Eyfs Spelling worksheets
Free worksheets: Spelling, EYFS, Reception
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Shuffle the word cards and share them between two players. The oldest player starts the game by turning over a card and placing it face up on the table or floor. Each player then takes turns placing cards, face up, next to the card. When the word card and picture card match that’s SNAP! The player with most cards at the end wins.
Play this memory game with your child to help them practise reading simple words.
Here is a list of words that cover the spelling rules children are expected to learn by the end of Reception. How many can you spell?
This portrait and peg activity will help you learn to read and spell your name and give you a fantastic opportunity to look at how wonderfully unique and special you are.
Iggy the inchworm likes to collect all things that start with the same sound as his name – ‘i’. Use a pencil or crayon to match Iggy to all the things that begin with ‘i’.
Have you noticed that many words start with the same sound like sun, star, and slippers? Have a look at these object and see if you recongise the sounds they start with, then cut out the petals and see if you can match the sounds.
Listening to words and recognising which ones start with the same sound is an important skill to learn. Listen to the sounds at the beginning of the words and park the cars in the correct car park.
Knowing how to read and write your name is an important skill to master. Playing this game will help you learn to recognise, spell, and write your own name.
Cut out these colourful flashcards – with exception words that Reception children need to learn – and see how many you can spell.
Let's play bingo! Each player chooses six exception words to write on their bingo board then take it in turns to pick a card and read it out. The other player checks to see if the word is on their bingo mat, crossing it out if they do. The winner is the person to cross all their words out first.
Let's try some exception words speed sorting! Cut out the word cards and shuffle them. How fast can you sort them into the correct space in the table, based on the number of letters in the word?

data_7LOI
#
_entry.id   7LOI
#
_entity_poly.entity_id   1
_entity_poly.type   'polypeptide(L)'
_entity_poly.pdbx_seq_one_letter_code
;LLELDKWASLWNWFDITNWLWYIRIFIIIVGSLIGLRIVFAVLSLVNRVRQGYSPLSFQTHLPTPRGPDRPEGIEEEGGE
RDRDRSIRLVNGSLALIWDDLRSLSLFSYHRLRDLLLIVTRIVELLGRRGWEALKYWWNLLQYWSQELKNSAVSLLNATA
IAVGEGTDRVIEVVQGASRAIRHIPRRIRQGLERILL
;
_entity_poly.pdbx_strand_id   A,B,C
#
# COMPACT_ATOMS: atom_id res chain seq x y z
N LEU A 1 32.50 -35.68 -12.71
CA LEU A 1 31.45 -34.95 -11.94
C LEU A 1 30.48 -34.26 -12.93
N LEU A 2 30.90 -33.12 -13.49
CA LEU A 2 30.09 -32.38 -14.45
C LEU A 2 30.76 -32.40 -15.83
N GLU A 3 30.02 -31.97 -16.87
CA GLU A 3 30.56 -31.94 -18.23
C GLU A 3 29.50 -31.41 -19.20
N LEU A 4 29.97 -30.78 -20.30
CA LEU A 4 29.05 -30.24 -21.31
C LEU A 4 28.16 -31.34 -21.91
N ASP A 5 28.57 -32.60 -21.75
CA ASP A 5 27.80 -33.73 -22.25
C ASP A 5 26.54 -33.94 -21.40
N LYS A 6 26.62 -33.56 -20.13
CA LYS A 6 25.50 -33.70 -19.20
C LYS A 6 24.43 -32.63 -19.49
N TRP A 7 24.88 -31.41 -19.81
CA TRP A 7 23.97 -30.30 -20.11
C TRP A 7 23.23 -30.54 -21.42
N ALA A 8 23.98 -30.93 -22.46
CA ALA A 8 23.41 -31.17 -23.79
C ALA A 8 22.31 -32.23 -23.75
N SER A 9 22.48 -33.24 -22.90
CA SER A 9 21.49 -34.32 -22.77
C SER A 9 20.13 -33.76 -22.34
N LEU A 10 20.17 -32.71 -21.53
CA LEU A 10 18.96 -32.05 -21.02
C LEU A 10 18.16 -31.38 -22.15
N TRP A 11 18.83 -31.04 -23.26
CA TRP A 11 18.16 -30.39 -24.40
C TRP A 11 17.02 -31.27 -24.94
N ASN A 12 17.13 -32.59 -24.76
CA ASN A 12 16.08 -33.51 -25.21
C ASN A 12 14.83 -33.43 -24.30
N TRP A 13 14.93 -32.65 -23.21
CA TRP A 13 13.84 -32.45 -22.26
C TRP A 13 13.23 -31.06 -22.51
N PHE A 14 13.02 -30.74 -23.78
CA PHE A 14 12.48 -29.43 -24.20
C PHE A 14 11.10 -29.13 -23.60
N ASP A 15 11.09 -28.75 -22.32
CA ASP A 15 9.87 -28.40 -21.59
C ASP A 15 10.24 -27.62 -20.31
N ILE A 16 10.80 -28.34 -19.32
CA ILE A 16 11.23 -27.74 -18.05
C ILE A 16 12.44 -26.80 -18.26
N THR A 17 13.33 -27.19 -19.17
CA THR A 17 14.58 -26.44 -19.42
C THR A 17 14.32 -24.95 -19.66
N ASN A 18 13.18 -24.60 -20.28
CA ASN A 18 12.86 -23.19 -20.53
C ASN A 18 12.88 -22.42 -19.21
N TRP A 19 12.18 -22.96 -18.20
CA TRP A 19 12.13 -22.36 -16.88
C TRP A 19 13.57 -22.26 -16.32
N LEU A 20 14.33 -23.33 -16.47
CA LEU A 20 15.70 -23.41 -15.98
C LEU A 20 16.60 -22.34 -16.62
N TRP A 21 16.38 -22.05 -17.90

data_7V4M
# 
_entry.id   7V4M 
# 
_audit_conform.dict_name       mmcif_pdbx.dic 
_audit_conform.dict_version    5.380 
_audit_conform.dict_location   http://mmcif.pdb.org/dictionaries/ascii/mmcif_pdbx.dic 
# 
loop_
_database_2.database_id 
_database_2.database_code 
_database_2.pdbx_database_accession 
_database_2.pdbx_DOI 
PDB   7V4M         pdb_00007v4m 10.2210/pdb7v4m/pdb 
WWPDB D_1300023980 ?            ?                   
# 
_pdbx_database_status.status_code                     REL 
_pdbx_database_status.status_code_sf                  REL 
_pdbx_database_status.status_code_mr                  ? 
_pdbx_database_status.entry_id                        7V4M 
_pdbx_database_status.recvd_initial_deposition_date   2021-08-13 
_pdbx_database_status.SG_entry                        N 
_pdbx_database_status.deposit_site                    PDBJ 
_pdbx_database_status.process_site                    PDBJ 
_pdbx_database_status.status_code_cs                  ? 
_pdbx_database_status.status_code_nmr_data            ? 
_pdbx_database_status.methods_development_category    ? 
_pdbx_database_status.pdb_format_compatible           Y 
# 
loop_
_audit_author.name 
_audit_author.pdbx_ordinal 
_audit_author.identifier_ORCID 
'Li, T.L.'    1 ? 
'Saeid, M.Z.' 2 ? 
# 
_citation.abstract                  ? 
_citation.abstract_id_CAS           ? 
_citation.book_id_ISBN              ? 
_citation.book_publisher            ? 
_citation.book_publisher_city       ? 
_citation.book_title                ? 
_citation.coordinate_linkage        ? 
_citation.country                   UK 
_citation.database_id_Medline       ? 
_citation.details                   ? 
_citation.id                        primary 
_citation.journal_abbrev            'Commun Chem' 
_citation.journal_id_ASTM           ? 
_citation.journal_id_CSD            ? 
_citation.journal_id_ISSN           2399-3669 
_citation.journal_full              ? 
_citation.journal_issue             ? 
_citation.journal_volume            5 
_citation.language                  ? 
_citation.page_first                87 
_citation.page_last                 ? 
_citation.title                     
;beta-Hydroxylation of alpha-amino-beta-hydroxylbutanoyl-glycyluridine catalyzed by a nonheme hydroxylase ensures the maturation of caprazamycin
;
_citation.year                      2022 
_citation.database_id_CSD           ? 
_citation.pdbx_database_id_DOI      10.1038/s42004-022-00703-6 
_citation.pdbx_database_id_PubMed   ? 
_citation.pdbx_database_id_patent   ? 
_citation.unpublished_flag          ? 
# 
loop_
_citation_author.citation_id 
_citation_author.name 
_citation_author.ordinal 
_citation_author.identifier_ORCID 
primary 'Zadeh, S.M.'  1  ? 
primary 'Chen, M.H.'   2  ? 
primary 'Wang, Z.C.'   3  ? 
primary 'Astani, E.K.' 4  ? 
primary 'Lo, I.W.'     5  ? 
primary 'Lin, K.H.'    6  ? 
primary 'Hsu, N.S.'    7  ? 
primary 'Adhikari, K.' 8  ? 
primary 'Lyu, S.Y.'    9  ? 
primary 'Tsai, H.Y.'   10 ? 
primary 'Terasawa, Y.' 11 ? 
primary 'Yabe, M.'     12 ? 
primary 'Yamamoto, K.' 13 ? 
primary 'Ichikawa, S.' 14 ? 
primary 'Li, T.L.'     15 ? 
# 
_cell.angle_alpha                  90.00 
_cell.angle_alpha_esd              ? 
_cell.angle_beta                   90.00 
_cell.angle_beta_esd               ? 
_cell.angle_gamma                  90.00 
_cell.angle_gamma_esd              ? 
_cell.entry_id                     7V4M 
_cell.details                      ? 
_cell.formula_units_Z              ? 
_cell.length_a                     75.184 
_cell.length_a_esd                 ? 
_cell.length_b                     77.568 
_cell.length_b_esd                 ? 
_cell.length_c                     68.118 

Exception words are words in which the English spelling code works in an unusual or uncommon way. Read these exception words then get out your scissors and glue! We are going to make some word and picture cylinders.
Using letter arrow cards, can you work out which sound could go in the blank arrow in these words?
Can you spell these words? Using a set of letter arrow cards, write the word that represents each picture. How many did you get right?
These letter arrow cards an help you practise putting sounds together to make some words. Cut them out and use them to show off your word-building skills now!
Fancy a game of Rhyming Words? Take it in turns to choose a card, then see how many rhyming words you can make. The player with the most rhyming words wins that round.
Fancy a game of Consonant Clusters? Race to make a word using letter arrow cards for each cluster on your mat. The first player to complete the task wins.
Oh dear – Captain Clumsy has forgotten where she has hidden her treasure! Luckily she left herself a clue. Look at the pictures of the items below. What sound do they each begin with?
Let's play a game of sound snap with the /ee/, /oo/ and /oo/ sounds. Just cut out the card, shuffle and deal!
Let's have a game of snap! Can you hear the middle sound in these words?
Let's have a game of sound snap. Just cut out the snap cards, shuffle up, and deal out!
By adding the letter r to the letters o a u we get three new phonemes: /or/, /ar/, /ur/. Try a wordsearch to find words containing these phonemes.